A surgery patient in Bangolo hospital, western Ivory Coast in the aftermath of post-election violence. 
Photo: Peter DiCampo

Abidjan, Ivory Coast  – Medical teams from the international humanitarian organisation Doctors Without Borders (MSF) are treating survivors of ongoing violence in southwestern Ivory Coast, including those affected by last week’s attack on the town of Zriglo, where up to sixteen civilians were killed and 50 houses burned.  

While the situation in major cities has grown calmer following the conflict between supporters of former president Laurent Gbagbo and President Alassane Ouattara, the violence continues in several rural areas of Ivory Coast, with civilians as the main target.

“Within a few hours of the attack being reported, one of our teams managed to reach Zriglo,” said Tara Newell, head of mission for MSF in Ivory Coast. “But they only could count the dead and the burned houses.

The population, including the wounded, had already fled.” Some of the wounded managed to reach the MSF clinic in the nearby town of Taï, over the weekend.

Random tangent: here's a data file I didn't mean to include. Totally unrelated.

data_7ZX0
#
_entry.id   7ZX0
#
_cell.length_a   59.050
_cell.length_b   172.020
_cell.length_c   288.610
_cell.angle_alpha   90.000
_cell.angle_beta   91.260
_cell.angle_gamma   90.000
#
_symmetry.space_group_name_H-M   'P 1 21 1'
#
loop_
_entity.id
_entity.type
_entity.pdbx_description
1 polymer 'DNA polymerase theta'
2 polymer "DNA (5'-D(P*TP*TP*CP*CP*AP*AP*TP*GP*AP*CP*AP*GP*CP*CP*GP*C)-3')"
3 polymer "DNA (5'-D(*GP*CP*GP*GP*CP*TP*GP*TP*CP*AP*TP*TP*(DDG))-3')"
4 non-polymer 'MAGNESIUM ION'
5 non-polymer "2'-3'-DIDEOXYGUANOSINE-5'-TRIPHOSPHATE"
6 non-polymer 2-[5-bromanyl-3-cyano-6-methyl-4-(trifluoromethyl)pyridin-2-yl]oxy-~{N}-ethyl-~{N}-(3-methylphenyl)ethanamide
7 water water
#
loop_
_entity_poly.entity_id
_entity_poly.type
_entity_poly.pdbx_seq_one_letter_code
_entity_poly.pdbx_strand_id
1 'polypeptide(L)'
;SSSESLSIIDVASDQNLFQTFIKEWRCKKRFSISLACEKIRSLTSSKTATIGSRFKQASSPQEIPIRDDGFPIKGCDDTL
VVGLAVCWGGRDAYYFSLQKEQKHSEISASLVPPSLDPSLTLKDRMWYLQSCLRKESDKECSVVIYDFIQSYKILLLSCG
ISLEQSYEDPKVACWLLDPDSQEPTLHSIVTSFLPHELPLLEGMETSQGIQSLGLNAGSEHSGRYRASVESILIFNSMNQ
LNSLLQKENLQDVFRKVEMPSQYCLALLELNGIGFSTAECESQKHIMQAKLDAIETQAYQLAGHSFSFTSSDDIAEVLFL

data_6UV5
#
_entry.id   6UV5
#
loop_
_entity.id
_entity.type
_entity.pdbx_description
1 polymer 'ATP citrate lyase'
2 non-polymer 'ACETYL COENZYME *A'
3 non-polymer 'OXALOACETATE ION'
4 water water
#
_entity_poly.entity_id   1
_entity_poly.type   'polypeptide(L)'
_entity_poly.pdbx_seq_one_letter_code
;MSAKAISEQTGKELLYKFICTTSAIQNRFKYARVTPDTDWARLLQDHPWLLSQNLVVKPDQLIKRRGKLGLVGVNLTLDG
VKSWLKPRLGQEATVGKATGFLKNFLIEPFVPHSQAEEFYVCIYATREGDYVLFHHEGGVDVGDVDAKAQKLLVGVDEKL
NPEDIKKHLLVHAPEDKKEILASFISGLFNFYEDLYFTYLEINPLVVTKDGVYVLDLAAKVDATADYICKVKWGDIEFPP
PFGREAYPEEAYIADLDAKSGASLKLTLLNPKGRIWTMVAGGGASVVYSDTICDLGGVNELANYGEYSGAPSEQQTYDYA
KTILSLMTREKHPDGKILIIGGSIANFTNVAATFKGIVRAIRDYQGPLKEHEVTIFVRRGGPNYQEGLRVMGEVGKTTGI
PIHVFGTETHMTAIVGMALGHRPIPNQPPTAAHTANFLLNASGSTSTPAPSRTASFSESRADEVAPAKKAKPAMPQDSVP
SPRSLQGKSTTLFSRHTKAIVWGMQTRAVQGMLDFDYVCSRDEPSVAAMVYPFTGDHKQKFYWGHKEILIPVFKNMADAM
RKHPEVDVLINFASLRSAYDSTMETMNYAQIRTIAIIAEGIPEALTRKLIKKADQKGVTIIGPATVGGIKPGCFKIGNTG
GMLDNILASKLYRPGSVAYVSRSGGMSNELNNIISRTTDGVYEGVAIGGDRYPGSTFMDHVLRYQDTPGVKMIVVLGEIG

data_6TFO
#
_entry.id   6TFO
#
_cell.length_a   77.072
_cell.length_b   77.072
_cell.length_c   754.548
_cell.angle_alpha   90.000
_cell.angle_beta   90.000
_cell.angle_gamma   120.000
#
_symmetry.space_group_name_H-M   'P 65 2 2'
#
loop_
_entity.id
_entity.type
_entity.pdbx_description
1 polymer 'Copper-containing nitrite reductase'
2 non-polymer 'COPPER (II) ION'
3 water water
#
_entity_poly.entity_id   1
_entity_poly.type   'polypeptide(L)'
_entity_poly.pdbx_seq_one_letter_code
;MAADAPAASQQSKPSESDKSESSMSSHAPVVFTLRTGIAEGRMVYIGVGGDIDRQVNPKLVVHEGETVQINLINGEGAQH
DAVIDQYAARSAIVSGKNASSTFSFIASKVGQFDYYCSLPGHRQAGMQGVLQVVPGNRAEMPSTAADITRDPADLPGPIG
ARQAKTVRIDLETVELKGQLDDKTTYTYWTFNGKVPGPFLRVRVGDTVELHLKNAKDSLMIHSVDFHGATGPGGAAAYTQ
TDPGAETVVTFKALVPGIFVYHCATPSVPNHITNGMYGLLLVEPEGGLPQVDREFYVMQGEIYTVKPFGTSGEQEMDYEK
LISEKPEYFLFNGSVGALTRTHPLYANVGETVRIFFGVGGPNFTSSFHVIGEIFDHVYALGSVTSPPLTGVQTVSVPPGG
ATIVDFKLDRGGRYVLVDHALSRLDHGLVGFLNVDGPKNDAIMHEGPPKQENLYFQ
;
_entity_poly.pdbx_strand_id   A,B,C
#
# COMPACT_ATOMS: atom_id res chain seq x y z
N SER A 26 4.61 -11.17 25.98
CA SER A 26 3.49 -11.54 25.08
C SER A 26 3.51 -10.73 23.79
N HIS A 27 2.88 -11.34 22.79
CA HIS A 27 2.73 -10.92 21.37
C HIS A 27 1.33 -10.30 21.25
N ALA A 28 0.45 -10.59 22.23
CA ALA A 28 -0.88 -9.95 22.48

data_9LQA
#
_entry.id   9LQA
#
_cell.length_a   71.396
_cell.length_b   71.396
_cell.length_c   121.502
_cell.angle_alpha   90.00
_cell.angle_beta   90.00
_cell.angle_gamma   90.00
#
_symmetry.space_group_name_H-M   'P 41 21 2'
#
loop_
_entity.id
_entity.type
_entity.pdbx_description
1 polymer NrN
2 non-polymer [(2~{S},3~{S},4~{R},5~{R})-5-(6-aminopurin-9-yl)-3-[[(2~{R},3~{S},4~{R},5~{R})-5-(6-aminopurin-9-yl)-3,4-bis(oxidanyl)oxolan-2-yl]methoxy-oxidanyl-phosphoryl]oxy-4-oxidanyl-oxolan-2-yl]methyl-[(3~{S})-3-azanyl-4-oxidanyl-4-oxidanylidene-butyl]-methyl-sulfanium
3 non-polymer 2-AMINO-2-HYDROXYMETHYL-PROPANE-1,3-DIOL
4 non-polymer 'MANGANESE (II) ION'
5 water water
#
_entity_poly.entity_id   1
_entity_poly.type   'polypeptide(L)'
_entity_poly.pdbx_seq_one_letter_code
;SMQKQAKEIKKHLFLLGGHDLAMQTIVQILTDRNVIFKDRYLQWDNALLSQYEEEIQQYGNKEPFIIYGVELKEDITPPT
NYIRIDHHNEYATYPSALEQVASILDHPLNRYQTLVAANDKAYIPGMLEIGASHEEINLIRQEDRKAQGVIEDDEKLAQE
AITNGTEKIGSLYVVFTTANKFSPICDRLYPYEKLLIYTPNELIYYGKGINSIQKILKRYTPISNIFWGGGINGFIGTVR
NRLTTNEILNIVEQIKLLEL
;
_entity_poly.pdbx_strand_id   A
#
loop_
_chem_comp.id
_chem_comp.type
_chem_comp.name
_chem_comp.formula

A young girl in Bangolo Hospital, western Ivory Coast, April 11th, 2011.
Photo: Peter DiCampo

Throughout the past few months, MSF teams in southwestern Ivory Coast have witnessed ongoing armed violence.  MSF clinics in the region continuously treat civilians with gunshot or machete wounds and victims of sexual violence.  The teams have also examined violently-massacred bodies, including those of children.

“Many incidents remain unnoticed or are only reported days later when we treat some of the injured that manage to reach our clinics,” said Newell. ”The limited number of humanitarian actors present in this particular region contributes to this.”

Access to health clinics remains challenging as people are continuously harassed at official and unofficial barricades and armed checkpoints throughout the region. Reports of physical violence and extortion, as well as illegal taxation and detention, are rife and hamper the mobility of the population. Ongoing harassment and fear perpetuate, and sometimes even worsen, existing displacement. Tens of thousands of Ivorian refugees remain in Liberia, and hundreds of thousands are reportedly still displaced within Ivory Coast itself, fearing a return to their place of origin because of the ongoing insecurity and violence.

“In the absence of proper law and order, it is the local population that is paying the price,” said Newell.

MSF calls for the government of Ivory Coast to provide security for its people. All parties to the conflict, including militia and government forces, should refrain from violence and harassment against civilians, and ensure safe and unhindered access to basic services, including health care.

Find out more about MSF in Ivory Coast